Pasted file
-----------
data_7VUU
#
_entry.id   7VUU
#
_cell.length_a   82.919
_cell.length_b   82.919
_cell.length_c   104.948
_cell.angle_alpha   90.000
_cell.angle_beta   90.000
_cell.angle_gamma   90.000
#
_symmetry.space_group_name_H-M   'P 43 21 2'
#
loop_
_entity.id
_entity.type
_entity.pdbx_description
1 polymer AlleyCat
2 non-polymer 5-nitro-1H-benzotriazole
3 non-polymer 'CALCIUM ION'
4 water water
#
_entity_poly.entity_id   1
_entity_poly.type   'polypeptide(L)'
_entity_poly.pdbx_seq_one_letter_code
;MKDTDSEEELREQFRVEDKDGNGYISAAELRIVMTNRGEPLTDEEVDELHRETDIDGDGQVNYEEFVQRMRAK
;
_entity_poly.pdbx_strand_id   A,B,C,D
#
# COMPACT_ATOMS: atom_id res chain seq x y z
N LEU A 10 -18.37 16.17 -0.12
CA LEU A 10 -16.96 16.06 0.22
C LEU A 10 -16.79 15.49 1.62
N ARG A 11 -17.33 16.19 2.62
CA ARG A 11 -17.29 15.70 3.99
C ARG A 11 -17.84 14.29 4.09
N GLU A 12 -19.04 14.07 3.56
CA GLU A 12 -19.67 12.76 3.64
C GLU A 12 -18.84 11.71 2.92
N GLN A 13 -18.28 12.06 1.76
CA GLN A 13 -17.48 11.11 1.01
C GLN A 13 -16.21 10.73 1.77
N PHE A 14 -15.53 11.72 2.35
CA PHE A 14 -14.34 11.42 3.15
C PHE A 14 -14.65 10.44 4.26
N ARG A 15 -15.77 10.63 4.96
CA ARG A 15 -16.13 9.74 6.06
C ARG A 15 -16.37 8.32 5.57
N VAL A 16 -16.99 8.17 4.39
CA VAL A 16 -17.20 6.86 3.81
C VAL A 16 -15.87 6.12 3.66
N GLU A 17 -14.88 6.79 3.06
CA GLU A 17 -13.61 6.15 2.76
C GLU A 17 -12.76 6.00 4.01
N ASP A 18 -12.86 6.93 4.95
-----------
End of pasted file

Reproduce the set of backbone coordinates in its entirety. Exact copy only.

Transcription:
data_7VUU
#
_entry.id   7VUU
#
_cell.length_a   82.919
_cell.length_b   82.919
_cell.length_c   104.948
_cell.angle_alpha   90.000
_cell.angle_beta   90.000
_cell.angle_gamma   90.000
#
_symmetry.space_group_name_H-M   'P 43 21 2'
#
loop_
_entity.id
_entity.type
_entity.pdbx_description
1 polymer AlleyCat
2 non-polymer 5-nitro-1H-benzotriazole
3 non-polymer 'CALCIUM ION'
4 water water
#
_entity_poly.entity_id   1
_entity_poly.type   'polypeptide(L)'
_entity_poly.pdbx_seq_one_letter_code
;MKDTDSEEELREQFRVEDKDGNGYISAAELRIVMTNRGEPLTDEEVDELHRETDIDGDGQVNYEEFVQRMRAK
;
_entity_poly.pdbx_strand_id   A,B,C,D
#
# COMPACT_ATOMS: atom_id res chain seq x y z
N LEU A 10 -18.37 16.17 -0.12
CA LEU A 10 -16.96 16.06 0.22
C LEU A 10 -16.79 15.49 1.62
N ARG A 11 -17.33 16.19 2.62
CA ARG A 11 -17.29 15.70 3.99
C ARG A 11 -17.84 14.29 4.09
N GLU A 12 -19.04 14.07 3.56
CA GLU A 12 -19.67 12.76 3.64
C GLU A 12 -18.84 11.71 2.92
N GLN A 13 -18.28 12.06 1.76
CA GLN A 13 -17.48 11.11 1.01
C GLN A 13 -16.21 10.73 1.77
N PHE A 14 -15.53 11.72 2.35
CA PHE A 14 -14.34 11.42 3.15
C PHE A 14 -14.65 10.44 4.26
N ARG A 15 -15.77 10.63 4.96
CA ARG A 15 -16.13 9.74 6.06
C ARG A 15 -16.37 8.32 5.57
N VAL A 16 -16.99 8.17 4.39
CA VAL A 16 -17.20 6.86 3.81
C VAL A 16 -15.87 6.12 3.66
N GLU A 17 -14.88 6.79 3.06
CA GLU A 17 -13.61 6.15 2.76
C GLU A 17 -12.76 6.00 4.01
N ASP A 18 -12.86 6.93 4.95